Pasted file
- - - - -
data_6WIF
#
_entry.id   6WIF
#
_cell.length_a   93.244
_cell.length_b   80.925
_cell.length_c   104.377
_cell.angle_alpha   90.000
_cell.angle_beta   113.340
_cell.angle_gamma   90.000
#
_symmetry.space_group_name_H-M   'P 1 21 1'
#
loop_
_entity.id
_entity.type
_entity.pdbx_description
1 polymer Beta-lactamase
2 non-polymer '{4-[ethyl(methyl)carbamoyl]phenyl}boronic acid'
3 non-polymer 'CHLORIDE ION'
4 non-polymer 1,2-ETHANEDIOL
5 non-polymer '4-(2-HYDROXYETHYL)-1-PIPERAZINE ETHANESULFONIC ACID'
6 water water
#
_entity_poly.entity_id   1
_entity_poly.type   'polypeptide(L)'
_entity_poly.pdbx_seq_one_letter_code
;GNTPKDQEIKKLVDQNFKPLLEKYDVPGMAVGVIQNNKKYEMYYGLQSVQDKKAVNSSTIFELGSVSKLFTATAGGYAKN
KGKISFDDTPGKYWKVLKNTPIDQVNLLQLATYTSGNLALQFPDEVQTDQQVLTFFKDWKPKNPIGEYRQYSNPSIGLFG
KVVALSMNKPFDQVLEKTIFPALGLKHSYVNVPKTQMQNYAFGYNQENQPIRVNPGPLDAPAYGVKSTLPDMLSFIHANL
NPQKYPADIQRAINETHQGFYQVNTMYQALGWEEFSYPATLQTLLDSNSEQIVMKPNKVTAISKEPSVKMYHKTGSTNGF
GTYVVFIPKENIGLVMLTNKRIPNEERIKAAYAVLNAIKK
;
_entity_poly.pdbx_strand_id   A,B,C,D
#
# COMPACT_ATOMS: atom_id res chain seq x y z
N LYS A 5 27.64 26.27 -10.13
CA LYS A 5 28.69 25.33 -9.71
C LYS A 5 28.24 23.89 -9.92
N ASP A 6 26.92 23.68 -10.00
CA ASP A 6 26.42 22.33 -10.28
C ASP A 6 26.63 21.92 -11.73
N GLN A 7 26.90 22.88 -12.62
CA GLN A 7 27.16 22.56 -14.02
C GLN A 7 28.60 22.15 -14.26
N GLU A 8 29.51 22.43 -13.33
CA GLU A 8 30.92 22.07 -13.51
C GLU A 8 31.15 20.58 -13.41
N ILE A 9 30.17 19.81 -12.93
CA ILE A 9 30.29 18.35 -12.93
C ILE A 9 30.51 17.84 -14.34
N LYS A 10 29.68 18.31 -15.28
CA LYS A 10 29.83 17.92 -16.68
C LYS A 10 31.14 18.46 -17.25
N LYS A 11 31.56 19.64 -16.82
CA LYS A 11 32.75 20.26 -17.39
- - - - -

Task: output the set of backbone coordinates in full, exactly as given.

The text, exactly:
data_6WIF
#
_entry.id   6WIF
#
_cell.length_a   93.244
_cell.length_b   80.925
_cell.length_c   104.377
_cell.angle_alpha   90.000
_cell.angle_beta   113.340
_cell.angle_gamma   90.000
#
_symmetry.space_group_name_H-M   'P 1 21 1'
#
loop_
_entity.id
_entity.type
_entity.pdbx_description
1 polymer Beta-lactamase
2 non-polymer '{4-[ethyl(methyl)carbamoyl]phenyl}boronic acid'
3 non-polymer 'CHLORIDE ION'
4 non-polymer 1,2-ETHANEDIOL
5 non-polymer '4-(2-HYDROXYETHYL)-1-PIPERAZINE ETHANESULFONIC ACID'
6 water water
#
_entity_poly.entity_id   1
_entity_poly.type   'polypeptide(L)'
_entity_poly.pdbx_seq_one_letter_code
;GNTPKDQEIKKLVDQNFKPLLEKYDVPGMAVGVIQNNKKYEMYYGLQSVQDKKAVNSSTIFELGSVSKLFTATAGGYAKN
KGKISFDDTPGKYWKVLKNTPIDQVNLLQLATYTSGNLALQFPDEVQTDQQVLTFFKDWKPKNPIGEYRQYSNPSIGLFG
KVVALSMNKPFDQVLEKTIFPALGLKHSYVNVPKTQMQNYAFGYNQENQPIRVNPGPLDAPAYGVKSTLPDMLSFIHANL
NPQKYPADIQRAINETHQGFYQVNTMYQALGWEEFSYPATLQTLLDSNSEQIVMKPNKVTAISKEPSVKMYHKTGSTNGF
GTYVVFIPKENIGLVMLTNKRIPNEERIKAAYAVLNAIKK
;
_entity_poly.pdbx_strand_id   A,B,C,D
#
# COMPACT_ATOMS: atom_id res chain seq x y z
N LYS A 5 27.64 26.27 -10.13
CA LYS A 5 28.69 25.33 -9.71
C LYS A 5 28.24 23.89 -9.92
N ASP A 6 26.92 23.68 -10.00
CA ASP A 6 26.42 22.33 -10.28
C ASP A 6 26.63 21.92 -11.73
N GLN A 7 26.90 22.88 -12.62
CA GLN A 7 27.16 22.56 -14.02
C GLN A 7 28.60 22.15 -14.26
N GLU A 8 29.51 22.43 -13.33
CA GLU A 8 30.92 22.07 -13.51
C GLU A 8 31.15 20.58 -13.41
N ILE A 9 30.17 19.81 -12.93
CA ILE A 9 30.29 18.35 -12.93
C ILE A 9 30.51 17.84 -14.34
N LYS A 10 29.68 18.31 -15.28
CA LYS A 10 29.83 17.92 -16.68
C LYS A 10 31.14 18.46 -17.25
N LYS A 11 31.56 19.64 -16.82
CA LYS A 11 32.75 20.26 -17.39